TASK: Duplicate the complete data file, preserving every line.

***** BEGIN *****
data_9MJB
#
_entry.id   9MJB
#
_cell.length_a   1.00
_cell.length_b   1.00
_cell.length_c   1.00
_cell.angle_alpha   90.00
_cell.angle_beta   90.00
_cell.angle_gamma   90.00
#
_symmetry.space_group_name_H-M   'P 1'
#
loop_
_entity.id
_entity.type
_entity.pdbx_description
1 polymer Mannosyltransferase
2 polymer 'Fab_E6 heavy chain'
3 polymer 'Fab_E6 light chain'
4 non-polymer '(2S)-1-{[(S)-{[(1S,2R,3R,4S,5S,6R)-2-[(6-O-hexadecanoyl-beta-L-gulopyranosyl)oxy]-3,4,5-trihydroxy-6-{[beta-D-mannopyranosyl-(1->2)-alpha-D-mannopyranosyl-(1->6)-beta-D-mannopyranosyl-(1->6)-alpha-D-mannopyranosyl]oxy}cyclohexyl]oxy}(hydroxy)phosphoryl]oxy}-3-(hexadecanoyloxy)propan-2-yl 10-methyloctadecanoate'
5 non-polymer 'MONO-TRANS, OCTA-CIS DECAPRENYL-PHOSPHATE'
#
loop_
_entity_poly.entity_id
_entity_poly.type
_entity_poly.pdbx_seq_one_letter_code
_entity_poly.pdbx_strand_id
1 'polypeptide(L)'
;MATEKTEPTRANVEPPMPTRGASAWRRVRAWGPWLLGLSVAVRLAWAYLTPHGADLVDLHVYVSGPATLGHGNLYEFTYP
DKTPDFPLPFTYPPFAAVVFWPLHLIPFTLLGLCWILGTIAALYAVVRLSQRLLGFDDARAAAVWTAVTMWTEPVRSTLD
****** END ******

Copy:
data_9MJB
#
_entry.id   9MJB
#
_cell.length_a   1.00
_cell.length_b   1.00
_cell.length_c   1.00
_cell.angle_alpha   90.00
_cell.angle_beta   90.00
_cell.angle_gamma   90.00
#
_symmetry.space_group_name_H-M   'P 1'
#
loop_
_entity.id
_entity.type
_entity.pdbx_description
1 polymer Mannosyltransferase
2 polymer 'Fab_E6 heavy chain'
3 polymer 'Fab_E6 light chain'
4 non-polymer '(2S)-1-{[(S)-{[(1S,2R,3R,4S,5S,6R)-2-[(6-O-hexadecanoyl-beta-L-gulopyranosyl)oxy]-3,4,5-trihydroxy-6-{[beta-D-mannopyranosyl-(1->2)-alpha-D-mannopyranosyl-(1->6)-beta-D-mannopyranosyl-(1->6)-alpha-D-mannopyranosyl]oxy}cyclohexyl]oxy}(hydroxy)phosphoryl]oxy}-3-(hexadecanoyloxy)propan-2-yl 10-methyloctadecanoate'
5 non-polymer 'MONO-TRANS, OCTA-CIS DECAPRENYL-PHOSPHATE'
#
loop_
_entity_poly.entity_id
_entity_poly.type
_entity_poly.pdbx_seq_one_letter_code
_entity_poly.pdbx_strand_id
1 'polypeptide(L)'
;MATEKTEPTRANVEPPMPTRGASAWRRVRAWGPWLLGLSVAVRLAWAYLTPHGADLVDLHVYVSGPATLGHGNLYEFTYP
DKTPDFPLPFTYPPFAAVVFWPLHLIPFTLLGLCWILGTIAALYAVVRLSQRLLGFDDARAAAVWTAVTMWTEPVRSTLD